Professor Daniel O. Conkle recently presented a paper entitled "Religious Truth, Pluralism, and Secularization: The Shaking Foundations of American Religious Liberty." Conkle presented the paper at the Cardozo School of Law as part of a conference addressing religious freedom twenty years after the Supreme Court's landmark decision in Employment Division v. Smith.
Professor Ken Dau-Schmidt presented the keynote address at a conference on his scholarship at Marquette University Law School on Oct. 1. The title of his presentation was "Promoting Employee Voice in the American Economy: A Call for Comprehensive Reform."
Professor Mark E. Need is chairing a panel today on innovation in small and medium businesses at the West Lake Conference on Small and Medium Business in Hangzhou, China.
Ambassador Feisal A. R. al-Istrabadi was in Iraqi Kurdistan from Oct. 5-10, where he addressed two conferences organized by the International Human Rights Law Institute of the DePaul University College of Law, Chicago. In the first conference, in Sulaimaniyyah, Iraq, entitled Strengthening the Role of NGOs in the Reform of Human Rights Laws in Iraq, Amb. al-Istrabadi delivered general remarks about the role of civil society organizations in promoting democracy. In the second conference, held in Dohuk, Iraq, on Building Capacity for Iraqi Women Leaders, Amb. al-Istrabadi delivered remarks on the History of Women's Leadership in Iraq. The two conferences were attended by political figures, academics, civil society organizations, and students from throughout Iraq. Ambassador al-Istrabadi also participated on a panel, The Law of War and International Human Rights Law: Compatible or Conflicting?, at a conference, From the War Room to the Court Room: Asymmetrical Warfare and International Law in the 21st Century. This conference, sponsored by IHRLI, brought together an international group of academics, military lawyers, and other practitioners in Chicago on Oct. 18.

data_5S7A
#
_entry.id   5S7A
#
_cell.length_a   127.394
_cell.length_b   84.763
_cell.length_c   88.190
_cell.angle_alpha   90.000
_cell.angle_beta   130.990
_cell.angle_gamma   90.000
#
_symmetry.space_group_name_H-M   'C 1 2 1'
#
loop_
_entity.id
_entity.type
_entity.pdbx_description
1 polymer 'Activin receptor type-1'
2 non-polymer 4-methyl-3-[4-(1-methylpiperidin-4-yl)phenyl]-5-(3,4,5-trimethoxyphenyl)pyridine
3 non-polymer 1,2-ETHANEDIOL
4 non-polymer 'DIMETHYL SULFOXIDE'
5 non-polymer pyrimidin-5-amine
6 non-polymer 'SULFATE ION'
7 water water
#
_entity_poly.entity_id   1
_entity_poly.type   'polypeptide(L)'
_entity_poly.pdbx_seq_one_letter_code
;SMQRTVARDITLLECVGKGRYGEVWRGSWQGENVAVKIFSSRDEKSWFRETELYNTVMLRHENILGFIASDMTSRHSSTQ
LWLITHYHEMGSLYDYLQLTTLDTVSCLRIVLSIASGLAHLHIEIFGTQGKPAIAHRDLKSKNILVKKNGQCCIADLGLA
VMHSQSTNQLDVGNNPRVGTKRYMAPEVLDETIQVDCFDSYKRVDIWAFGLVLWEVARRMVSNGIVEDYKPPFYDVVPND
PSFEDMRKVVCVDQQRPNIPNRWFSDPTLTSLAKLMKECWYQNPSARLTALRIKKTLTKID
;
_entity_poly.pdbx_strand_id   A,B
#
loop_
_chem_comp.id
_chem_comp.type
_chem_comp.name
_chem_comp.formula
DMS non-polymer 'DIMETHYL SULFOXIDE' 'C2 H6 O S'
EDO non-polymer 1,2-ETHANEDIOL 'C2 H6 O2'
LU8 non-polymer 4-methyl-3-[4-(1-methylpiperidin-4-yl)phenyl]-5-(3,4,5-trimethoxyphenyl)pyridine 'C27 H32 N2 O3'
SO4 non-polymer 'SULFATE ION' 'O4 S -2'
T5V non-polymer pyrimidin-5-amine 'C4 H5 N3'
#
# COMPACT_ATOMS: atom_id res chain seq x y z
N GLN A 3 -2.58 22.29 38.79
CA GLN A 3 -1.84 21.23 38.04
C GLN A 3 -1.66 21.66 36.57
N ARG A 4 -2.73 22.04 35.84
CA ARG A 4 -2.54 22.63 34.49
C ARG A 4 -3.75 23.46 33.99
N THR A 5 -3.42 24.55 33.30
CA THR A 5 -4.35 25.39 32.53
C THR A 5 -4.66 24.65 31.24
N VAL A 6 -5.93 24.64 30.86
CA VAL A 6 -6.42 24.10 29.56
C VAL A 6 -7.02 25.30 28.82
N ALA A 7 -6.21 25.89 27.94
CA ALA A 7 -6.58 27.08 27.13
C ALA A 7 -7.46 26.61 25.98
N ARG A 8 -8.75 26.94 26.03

On Monday, Oct. 18, Professor Rob Fischman presented a talk on the National Wildlife Refuge System Improvement Act at the National Conservation Training Center's "Refuge Academy."
Graduating students who want to be included in the 2011 composite can sign up for a sitting at any of the times listed below. These are the only times scheduled for the composite and are available on a first-come, first-served basis. Rooms TBA. Monday, Oct. 25: noon to 9 p.m. Tuesday, Oct. 26: noon to 9 p.m. Wednesday, Oct. 27: noon to 9 p.m. Sunday, Oct. 31: 3 p.m. to 6 p.m.; and Monday, Nov. 1: noon to 9 p.m.